Cry Together: Crowded Rooms in Empty Spaces

The first in a series of articles about friends and infertility…

“We ought to be able to navigate this,” I kept thinking. It was my second child. It was her first, she was newly married and this baby was a suprise, a honeymoon baby. We were close friends so to be pregnant together was exciting. It was another commonality we had, one more piece of the foundation to our friendship. I remember being at a lakeside vacation house with her and we both ordered fried food for dinner one night to satisfy a craving. Our due dates were about a week apart so I was close to 8 weeks and she was going on 7 weeks.

About a week later Anna began to spot a little. I was afraid immediately because I had recently experienced a miscarriage and the circumstances felt familiar to me. I prayed for God to ease my fears, I prayed for this baby of Anna’s to continue to develope. When the spotting didn’t stop and the morning sickness did stop Anna told me she didn’t feel pregnant anymore. She made an appointment for an ultrasound and I prayed.

When the doctor told her that the baby had stopped developing and that she should have a d&c, I prayed. I prayed that God would show the doctor and the ultrasound to be wrong. I confess that I even prayed the He would give me the miscarriage and Anna the baby. It’s not that I didn’t want to be pregnant, it’s more that I wanted Anna to be spared the loss. It was unfair that she should suffer a loss while I already had a healthy baby.

Anna had the d&c, something I had avoided with my miscarriage because it happened “naturally.” At first we talked about our experience with miscarriage, compared the d&c route to the “natural” route, much as we compared pregnancy experiences. I tried to avoid saying things that used the words “God’s plan” or “Nature’s way.” I tried to be encouraging to her when she was grieving, acknowledging her feelings and standing close when she asked that of me. I tried to not talk about being pregnant anymore even though time and the growing baby I was carrying were a constant reminder, a blinking light in her face.

“We ought to be able to navigate this” was all that came to me, nothing more. I did not know what to say and what not to say. Often I chose to remain silent and she became more silent. I could see the grief on her face as the months wore on just as she saw the joy in mine as my due date grew closer. A wise mutual friend suggested that there had to be room in our friendship for her grief and my joy but I’m not sure we were able to arrange our emotional furniture enough to discover that room.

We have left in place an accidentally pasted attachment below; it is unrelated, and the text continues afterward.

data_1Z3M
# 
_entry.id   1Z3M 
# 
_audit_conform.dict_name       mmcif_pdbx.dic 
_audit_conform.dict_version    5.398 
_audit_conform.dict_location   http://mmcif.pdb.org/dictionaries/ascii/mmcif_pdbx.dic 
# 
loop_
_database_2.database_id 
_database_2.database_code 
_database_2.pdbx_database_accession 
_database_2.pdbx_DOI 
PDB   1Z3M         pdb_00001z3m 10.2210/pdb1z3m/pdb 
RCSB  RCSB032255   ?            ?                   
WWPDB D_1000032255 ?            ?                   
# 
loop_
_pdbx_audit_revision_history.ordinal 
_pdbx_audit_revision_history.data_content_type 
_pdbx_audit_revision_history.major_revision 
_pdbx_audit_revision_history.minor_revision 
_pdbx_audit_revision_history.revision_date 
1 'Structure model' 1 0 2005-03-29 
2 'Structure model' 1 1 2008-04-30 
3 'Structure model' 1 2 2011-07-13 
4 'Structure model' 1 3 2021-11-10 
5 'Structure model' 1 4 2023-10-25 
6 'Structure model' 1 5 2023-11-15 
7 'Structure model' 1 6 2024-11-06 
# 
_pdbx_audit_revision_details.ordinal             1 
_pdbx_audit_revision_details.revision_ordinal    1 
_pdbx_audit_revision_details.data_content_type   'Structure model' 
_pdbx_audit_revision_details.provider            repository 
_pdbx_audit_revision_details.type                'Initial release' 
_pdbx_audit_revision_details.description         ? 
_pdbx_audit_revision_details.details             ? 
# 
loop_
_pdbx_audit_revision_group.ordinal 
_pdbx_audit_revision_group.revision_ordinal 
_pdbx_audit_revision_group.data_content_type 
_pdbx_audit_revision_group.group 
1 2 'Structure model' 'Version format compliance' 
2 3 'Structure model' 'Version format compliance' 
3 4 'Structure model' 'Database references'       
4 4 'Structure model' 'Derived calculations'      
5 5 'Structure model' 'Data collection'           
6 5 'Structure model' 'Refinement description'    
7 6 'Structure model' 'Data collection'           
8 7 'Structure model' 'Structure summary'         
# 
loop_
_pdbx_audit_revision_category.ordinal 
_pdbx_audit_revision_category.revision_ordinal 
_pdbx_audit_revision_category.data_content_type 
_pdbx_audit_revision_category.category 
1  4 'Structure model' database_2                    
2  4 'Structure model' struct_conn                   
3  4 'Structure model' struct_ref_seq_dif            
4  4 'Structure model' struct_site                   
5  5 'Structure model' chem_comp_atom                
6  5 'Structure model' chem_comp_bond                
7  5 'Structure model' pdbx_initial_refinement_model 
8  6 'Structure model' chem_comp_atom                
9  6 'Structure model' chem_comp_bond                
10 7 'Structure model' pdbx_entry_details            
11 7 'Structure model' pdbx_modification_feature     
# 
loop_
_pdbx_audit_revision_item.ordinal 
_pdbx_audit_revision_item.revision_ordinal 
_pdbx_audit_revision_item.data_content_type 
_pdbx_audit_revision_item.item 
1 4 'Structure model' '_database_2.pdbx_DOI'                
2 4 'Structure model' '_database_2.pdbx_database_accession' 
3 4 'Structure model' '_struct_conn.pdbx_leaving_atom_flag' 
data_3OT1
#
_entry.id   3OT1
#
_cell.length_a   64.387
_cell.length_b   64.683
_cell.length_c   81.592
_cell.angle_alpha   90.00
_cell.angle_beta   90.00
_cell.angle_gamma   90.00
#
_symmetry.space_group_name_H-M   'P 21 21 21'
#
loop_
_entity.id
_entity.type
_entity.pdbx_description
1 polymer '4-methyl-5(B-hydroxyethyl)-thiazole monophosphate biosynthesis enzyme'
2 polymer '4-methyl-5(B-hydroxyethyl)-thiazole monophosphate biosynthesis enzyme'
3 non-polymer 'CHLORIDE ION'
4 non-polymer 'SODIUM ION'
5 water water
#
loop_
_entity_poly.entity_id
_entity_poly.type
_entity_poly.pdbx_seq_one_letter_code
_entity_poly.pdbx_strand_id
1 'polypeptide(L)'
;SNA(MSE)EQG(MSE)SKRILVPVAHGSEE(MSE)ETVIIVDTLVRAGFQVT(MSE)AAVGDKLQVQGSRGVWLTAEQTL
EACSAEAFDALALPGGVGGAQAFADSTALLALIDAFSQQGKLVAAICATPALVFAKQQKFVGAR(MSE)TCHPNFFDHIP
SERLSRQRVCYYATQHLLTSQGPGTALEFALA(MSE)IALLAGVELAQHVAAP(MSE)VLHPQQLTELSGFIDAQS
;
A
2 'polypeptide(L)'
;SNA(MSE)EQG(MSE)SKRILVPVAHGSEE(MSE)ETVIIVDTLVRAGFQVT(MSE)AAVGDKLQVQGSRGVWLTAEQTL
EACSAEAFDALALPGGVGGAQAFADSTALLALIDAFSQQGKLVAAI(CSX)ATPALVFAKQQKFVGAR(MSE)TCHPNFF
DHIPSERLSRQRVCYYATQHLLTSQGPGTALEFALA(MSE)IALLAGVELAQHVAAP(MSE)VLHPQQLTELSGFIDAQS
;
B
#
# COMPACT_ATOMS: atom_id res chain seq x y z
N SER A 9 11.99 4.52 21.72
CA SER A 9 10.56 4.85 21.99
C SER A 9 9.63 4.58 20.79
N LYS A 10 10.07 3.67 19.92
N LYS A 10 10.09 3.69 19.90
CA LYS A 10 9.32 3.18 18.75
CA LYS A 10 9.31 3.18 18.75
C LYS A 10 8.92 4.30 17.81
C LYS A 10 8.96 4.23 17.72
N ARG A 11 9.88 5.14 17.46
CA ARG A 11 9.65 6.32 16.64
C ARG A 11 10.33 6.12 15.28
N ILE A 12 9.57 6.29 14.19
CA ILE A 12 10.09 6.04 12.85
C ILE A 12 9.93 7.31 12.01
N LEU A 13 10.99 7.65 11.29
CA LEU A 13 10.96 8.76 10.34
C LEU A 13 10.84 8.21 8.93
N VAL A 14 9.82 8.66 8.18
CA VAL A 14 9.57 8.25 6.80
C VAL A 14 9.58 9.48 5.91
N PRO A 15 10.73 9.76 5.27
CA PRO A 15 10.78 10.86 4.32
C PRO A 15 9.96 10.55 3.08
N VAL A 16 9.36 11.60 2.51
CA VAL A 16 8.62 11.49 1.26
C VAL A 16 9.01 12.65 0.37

3 thoughts on “Cry Together: Crowded Rooms in Empty Spaces

  1. Grief is like that. It doesn’t play well with other emotions. Others’ grief is humbling and frustrating because there is no encouragement we can give; we’re as powerless to help the griever as we are in the face of death itself. Infertility is hard because it’s hard to know where you are in your story. Is this the miscarriage before the healthy pregnancy, or is this the beginning of the end of hope? Nobody knows, not for a long time, where they are in their own story. Grief humbled your friend, but grief rarely humbles the joyful.

  2. Thanks for your post, Joy! This is all very good although I disagree about that last line. I feel incredibly humbled by the grief I have encountered in my relationships with friends who struggle with this issue. In fact, if anything what I have felt most in my walk with Anna IS a large degree of humbling.

    I feel as though when Grief and Joy walk into the same room, Joy MUST be humbled because of the very nature of Grief itself. Joy cannot assert herself and command the attention of the room, it is not appropriate in the face of Grief. Perhaps this is what you are saying and I’m just not getting it…

    But then, my question is…what becomes of Grief? Does Grief give way to something else at some point? Hope? Anger? Bitterness? Joy?

    Maybe a more accurate statement would be that Grief humbles us while Joy rarely humbles us.

  3. I agree it is very hard to arrange the furniture so that joy and grief can share the room when the flash point of both is the same–a baby. I never mended the friendships lost when a couple of women had babies and I didn’t. They formed their playgroups, their lives changed. Mine stayed the same. We just weren’t in the same place, and by the time I got there, our kids were different ages and I had my own playgroups. You would hope your loss would help the two of you find common ground, but it can be very hard to overlook the big belly before you and the baby once born–impossible. I wasn’t that strong.

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